Pet photographer Uldis Krievs captured a series of remarkable images of dogs flying through the air while colorful powdered Holi paint flew from their fur to create dramatic shots.
Speaking to PetaPixel, the 29-year-old photographer from Leicestershire, England says that it was a set of photos that were years in the making.
“I originally saw these images a few years back and tried recreating the images myself, but with only a year or two of experience they did not turn out as well as I wanted them to,” he explains.
“Cut to now when I have quite a few more years of experience, I wanted to try it all again. Using my ambassadors as models, I set to work with what I know now.”
Krievs is a passionate dog photographer, who also teaches how to capture the lovable pets, and he says that the Holi paint images only required a straightforward basic setup.
“Firstly, I started off with a big black backdrop and Holi paint powder. Next, I set up a small agility jump for the dog to jump over so they were in the air while the shot was being taken. The models all do agility so are very used to jumping over things.
“The trick is to use a lot of paint powder as a lot of it either falls on the floor when the dogs start to move and quite a bit of it will actually cling to the dogs’ fur. After all that has been done, it’s as simple as keeping the dogs active and keeping the session fun for them,” he explains.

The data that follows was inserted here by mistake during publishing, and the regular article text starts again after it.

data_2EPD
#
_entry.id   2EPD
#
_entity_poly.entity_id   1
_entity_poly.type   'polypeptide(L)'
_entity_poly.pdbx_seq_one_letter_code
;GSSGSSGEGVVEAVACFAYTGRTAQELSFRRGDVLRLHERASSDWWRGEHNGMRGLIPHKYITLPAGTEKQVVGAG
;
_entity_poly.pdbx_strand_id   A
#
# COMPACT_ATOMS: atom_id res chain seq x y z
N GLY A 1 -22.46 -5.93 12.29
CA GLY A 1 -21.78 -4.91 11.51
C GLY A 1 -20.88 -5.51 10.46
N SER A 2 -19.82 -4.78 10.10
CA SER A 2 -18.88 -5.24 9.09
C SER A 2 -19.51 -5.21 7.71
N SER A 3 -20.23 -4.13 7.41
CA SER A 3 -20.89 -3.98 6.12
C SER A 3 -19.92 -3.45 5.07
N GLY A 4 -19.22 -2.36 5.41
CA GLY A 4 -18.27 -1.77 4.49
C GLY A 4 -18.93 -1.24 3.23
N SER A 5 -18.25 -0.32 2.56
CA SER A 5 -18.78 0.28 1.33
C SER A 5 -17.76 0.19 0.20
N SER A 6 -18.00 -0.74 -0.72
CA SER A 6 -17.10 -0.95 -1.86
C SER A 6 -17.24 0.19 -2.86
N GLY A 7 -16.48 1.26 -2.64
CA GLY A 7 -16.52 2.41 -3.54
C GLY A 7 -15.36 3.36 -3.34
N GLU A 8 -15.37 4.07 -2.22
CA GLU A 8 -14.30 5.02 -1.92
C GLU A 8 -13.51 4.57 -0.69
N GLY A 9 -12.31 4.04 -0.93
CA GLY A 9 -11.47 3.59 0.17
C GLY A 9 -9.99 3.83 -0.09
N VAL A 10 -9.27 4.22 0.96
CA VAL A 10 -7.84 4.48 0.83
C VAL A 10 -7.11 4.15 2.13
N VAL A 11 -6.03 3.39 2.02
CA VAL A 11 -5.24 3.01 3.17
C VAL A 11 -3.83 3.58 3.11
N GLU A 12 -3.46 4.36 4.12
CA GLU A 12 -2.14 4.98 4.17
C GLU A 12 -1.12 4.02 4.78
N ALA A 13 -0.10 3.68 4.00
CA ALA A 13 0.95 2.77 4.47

“It is very trial and error as you have to make sure your camera is quick enough to capture the images in quick succession.”
“The backdrop is a simple black cloth which is held up using a backdrop stand; being outside I did have to rope the backdrop down due to the sheer size of it,” says Krievs.
“The process behind the images was very straightforward but to make sure I got complete focus on the dog’s face/eyes is tricky,” he continues.
“Because there was a solid black background, the focusing was a little difficult as I was exposing more for the powder rather than the model, as I knew I would be able to bring the dog out in post-processing.
“I always tell myself and my students to always, always underexpose your images because you can bring back the shadows easily and never the highlights.”